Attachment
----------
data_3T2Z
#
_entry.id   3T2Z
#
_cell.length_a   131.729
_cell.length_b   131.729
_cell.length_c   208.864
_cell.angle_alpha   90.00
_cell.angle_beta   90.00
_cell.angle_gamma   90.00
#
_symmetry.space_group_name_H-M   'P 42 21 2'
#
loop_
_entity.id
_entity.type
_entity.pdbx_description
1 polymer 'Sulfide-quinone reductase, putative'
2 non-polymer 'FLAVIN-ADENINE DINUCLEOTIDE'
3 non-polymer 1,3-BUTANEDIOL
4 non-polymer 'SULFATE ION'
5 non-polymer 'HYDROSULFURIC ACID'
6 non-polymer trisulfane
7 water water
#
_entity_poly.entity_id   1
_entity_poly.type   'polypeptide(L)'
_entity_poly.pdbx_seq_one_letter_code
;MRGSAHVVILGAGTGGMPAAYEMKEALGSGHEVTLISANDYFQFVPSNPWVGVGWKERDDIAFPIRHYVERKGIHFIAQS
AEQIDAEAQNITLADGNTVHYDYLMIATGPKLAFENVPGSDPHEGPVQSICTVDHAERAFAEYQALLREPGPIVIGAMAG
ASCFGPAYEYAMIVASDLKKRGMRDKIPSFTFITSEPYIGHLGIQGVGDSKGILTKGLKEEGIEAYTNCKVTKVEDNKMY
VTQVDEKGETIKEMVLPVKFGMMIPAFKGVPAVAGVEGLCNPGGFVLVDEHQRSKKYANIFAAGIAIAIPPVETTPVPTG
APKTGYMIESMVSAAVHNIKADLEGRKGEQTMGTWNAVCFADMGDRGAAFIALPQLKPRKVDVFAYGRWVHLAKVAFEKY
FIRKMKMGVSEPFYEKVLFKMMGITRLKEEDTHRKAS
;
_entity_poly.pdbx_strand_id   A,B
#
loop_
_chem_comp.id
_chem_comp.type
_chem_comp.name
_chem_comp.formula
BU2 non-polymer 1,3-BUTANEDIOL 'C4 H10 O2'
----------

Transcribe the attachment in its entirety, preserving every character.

data_3T2Z
#
_entry.id   3T2Z
#
_cell.length_a   131.729
_cell.length_b   131.729
_cell.length_c   208.864
_cell.angle_alpha   90.00
_cell.angle_beta   90.00
_cell.angle_gamma   90.00
#
_symmetry.space_group_name_H-M   'P 42 21 2'
#
loop_
_entity.id
_entity.type
_entity.pdbx_description
1 polymer 'Sulfide-quinone reductase, putative'
2 non-polymer 'FLAVIN-ADENINE DINUCLEOTIDE'
3 non-polymer 1,3-BUTANEDIOL
4 non-polymer 'SULFATE ION'
5 non-polymer 'HYDROSULFURIC ACID'
6 non-polymer trisulfane
7 water water
#
_entity_poly.entity_id   1
_entity_poly.type   'polypeptide(L)'
_entity_poly.pdbx_seq_one_letter_code
;MRGSAHVVILGAGTGGMPAAYEMKEALGSGHEVTLISANDYFQFVPSNPWVGVGWKERDDIAFPIRHYVERKGIHFIAQS
AEQIDAEAQNITLADGNTVHYDYLMIATGPKLAFENVPGSDPHEGPVQSICTVDHAERAFAEYQALLREPGPIVIGAMAG
ASCFGPAYEYAMIVASDLKKRGMRDKIPSFTFITSEPYIGHLGIQGVGDSKGILTKGLKEEGIEAYTNCKVTKVEDNKMY
VTQVDEKGETIKEMVLPVKFGMMIPAFKGVPAVAGVEGLCNPGGFVLVDEHQRSKKYANIFAAGIAIAIPPVETTPVPTG
APKTGYMIESMVSAAVHNIKADLEGRKGEQTMGTWNAVCFADMGDRGAAFIALPQLKPRKVDVFAYGRWVHLAKVAFEKY
FIRKMKMGVSEPFYEKVLFKMMGITRLKEEDTHRKAS
;
_entity_poly.pdbx_strand_id   A,B
#
loop_
_chem_comp.id
_chem_comp.type
_chem_comp.name
_chem_comp.formula
BU2 non-polymer 1,3-BUTANEDIOL 'C4 H10 O2'